Friday, March 27, 2009

The Fate of Billy G. and the Specter of John Calipari

From the hills around Pikeville to the river towns on the Mississippi, all of Kentucky is thinking about one thing--is University of Kentucky basketball coach Billy Gillispie going to be fired today?

The universal assumption is that Gillispie is going to get the ax and the air is thick with the thrill of an upcoming public execution. It's all the teachers talked about at my daughter's high school. It's all the kids talk about. It's all my daughter talks about even though she's never even watched a UK basketball game.

Who knows! Maybe Gillispie will get a reprieve. But he probably should be fired even though he's only been here two years.

Billie Gillispie just refuses to grow.

The University of Kentucky basketball team has won seven national championships, more games than any other college, and is the pride and joy of most of the rural part of the state where I live.

When Gillispie left Texas A&M for UK two years ago, expectations were high that he would return UK to the Final Four. Gillispie had a reputation as a workaholic and rabid recruiter who brought the best out in his players. Unmarried, Gillispie was supposed to be all basketball all the time just like UK's fan base. Texas A&M All-American Acie Law was held up as a shining example of what Gillispie could do with players and Gillispie made a couple of big splashy signings right away in Patrick Patterson of West Virginia and Alex Legion of Michigan.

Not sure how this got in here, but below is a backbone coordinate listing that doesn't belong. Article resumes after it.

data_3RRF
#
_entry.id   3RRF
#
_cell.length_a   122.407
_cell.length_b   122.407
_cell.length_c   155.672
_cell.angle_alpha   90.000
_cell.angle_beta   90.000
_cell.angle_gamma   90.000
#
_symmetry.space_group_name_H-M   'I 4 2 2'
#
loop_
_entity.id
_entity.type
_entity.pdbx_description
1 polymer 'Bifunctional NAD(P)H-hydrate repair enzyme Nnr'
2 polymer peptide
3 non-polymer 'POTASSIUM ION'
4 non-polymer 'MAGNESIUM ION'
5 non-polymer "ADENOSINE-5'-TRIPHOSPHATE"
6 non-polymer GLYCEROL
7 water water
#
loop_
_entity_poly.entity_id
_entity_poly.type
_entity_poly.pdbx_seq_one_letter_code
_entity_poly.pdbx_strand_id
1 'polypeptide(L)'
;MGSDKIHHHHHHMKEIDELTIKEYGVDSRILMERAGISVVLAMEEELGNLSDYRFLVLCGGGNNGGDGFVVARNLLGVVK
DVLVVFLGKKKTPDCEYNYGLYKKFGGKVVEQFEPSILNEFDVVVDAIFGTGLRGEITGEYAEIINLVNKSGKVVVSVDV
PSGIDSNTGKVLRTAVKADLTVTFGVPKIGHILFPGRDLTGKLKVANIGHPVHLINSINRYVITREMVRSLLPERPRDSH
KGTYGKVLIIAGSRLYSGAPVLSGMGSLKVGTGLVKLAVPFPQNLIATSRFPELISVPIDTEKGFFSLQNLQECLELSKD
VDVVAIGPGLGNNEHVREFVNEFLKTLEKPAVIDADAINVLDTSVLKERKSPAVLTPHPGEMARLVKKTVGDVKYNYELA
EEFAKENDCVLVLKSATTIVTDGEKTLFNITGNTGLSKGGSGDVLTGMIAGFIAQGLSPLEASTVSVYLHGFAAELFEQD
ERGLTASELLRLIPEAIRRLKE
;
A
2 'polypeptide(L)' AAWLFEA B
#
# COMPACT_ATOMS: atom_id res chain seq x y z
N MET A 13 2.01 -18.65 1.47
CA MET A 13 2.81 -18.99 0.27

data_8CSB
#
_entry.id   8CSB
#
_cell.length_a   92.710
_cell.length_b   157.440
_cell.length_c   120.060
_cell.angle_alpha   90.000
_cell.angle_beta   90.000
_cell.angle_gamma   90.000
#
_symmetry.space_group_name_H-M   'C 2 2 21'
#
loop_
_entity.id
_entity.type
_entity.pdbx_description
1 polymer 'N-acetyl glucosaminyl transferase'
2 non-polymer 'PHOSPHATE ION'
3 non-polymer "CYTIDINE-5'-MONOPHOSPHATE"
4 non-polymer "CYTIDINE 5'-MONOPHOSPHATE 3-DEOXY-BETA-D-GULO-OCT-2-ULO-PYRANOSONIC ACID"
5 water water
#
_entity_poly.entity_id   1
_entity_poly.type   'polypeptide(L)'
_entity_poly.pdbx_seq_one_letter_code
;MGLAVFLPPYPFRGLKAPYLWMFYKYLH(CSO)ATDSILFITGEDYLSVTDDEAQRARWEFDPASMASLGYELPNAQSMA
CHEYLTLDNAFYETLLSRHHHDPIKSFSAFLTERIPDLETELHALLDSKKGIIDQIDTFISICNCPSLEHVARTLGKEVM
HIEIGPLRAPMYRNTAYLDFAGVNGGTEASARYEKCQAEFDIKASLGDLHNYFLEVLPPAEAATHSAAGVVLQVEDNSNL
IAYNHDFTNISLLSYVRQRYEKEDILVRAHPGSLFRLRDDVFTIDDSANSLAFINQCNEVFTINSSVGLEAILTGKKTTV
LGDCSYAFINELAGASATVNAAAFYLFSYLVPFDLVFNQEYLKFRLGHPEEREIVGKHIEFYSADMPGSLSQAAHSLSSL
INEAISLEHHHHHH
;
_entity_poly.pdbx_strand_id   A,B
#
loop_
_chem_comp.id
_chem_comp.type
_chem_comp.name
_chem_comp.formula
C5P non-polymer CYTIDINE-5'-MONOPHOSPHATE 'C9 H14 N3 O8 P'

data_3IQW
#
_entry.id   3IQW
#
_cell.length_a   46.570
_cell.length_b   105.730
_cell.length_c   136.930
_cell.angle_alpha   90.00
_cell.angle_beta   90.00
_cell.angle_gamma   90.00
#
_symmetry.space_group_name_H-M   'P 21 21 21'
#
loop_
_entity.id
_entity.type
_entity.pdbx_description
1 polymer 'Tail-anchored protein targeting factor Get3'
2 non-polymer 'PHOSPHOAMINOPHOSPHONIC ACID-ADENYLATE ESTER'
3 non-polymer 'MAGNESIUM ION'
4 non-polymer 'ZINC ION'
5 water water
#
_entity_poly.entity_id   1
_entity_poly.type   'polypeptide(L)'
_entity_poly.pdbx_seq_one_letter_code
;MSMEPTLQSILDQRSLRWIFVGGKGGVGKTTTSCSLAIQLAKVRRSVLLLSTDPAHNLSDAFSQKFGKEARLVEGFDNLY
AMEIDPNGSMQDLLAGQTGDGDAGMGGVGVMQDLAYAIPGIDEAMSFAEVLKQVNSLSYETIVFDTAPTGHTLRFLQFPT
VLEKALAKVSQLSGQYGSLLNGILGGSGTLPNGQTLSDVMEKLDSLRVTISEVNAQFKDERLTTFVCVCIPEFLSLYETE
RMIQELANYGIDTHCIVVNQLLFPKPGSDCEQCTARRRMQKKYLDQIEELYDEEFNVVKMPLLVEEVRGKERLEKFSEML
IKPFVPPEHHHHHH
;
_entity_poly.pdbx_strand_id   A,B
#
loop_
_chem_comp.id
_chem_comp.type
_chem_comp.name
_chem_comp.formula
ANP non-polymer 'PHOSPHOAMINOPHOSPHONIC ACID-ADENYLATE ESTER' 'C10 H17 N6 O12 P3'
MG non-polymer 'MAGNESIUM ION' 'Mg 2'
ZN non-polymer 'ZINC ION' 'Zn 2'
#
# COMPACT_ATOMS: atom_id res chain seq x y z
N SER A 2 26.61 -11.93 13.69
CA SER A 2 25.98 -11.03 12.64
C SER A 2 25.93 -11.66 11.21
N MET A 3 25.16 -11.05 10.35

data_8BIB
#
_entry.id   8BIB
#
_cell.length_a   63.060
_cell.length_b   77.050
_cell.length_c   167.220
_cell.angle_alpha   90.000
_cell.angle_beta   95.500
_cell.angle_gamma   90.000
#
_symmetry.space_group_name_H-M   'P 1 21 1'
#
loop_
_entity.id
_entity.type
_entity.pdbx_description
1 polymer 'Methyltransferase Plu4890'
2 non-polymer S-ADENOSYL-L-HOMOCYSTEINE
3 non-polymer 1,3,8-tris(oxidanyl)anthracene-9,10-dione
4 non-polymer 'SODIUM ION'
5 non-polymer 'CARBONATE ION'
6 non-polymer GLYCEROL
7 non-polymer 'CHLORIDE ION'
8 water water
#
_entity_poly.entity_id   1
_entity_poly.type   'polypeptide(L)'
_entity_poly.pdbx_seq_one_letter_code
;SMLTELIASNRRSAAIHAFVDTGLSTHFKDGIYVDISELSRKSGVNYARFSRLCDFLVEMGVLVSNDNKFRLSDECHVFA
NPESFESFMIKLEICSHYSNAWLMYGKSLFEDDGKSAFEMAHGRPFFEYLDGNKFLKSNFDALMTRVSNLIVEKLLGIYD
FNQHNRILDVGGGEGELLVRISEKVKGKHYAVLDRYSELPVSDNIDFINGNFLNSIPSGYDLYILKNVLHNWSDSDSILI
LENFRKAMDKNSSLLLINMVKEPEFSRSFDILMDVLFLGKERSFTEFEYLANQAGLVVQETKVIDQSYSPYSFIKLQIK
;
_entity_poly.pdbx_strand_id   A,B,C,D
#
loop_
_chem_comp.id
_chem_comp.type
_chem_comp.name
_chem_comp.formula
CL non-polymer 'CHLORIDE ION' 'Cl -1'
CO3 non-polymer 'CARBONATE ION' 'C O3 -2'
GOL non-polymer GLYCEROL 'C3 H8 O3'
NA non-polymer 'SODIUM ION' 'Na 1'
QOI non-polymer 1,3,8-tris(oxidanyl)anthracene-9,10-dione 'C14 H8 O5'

However, Gillispie turned out to be a bundle of eccentricities.

During his first year, Gillispie developed a reputation as an odd kind of guy. Gillispie seems to be more devoted to practice than any other aspect of the game. It's especially odd that he has hard practices on the days of games. Gillispie also seemed to enjoy playing mind games with players and made a lot of strangely oracular statements about how players were doing. More disturbing, Gillispie quickly developed a reputation as an alcoholic who had no social skills. My students swear that he's been banned from six bars in Lexington for being weird while drunk or that he isn't allowed to drive his own car because of his drinking. I don't know how much stock to put into these stories, but the reputation is definitely there.

However, Gillispie's first team at UK did well despite starting poorly and expectations were pretty high for this year. Holdovers Ramel Bradley and Joe Crawford got the hang of playing for Gillispie, Patrick Patterson was everything he was supposed to be and more, and UK made it to the NCAA. True, Bradley and Crawford graduated, Alex Legion transfered as quickly as a Marilyn Munster date got out the door, and Patterson suffered a late-season stress fracture in his ankle. But it did look like Gillispie did get his teams to play really hard and effectively.

So, people in Kentucky were optimistic.

The optimism was wholly unwarranted. In Gillispie's second year, UK basketball fans got a look at the bottom of the barrel and began to think that Gillispie was going to keep them there for a long time. Once again, UK started slowly and seemed to rebound. They even got into the Top25 rankings after 5 quick victories in the SEC and the emergence of Jodie Meeks as a big-time scorer with 54 at Tennessee. But then they went off the rails. Patternson wasn't nearly as dynamic as he'd been before the stress fracture, Meeks started breaking down, and other teams matched UK's intensity. The Wildcats lost 8 out of their last 11 games in a weak SEC and even lost a final home game to cellar-dweller Georgia.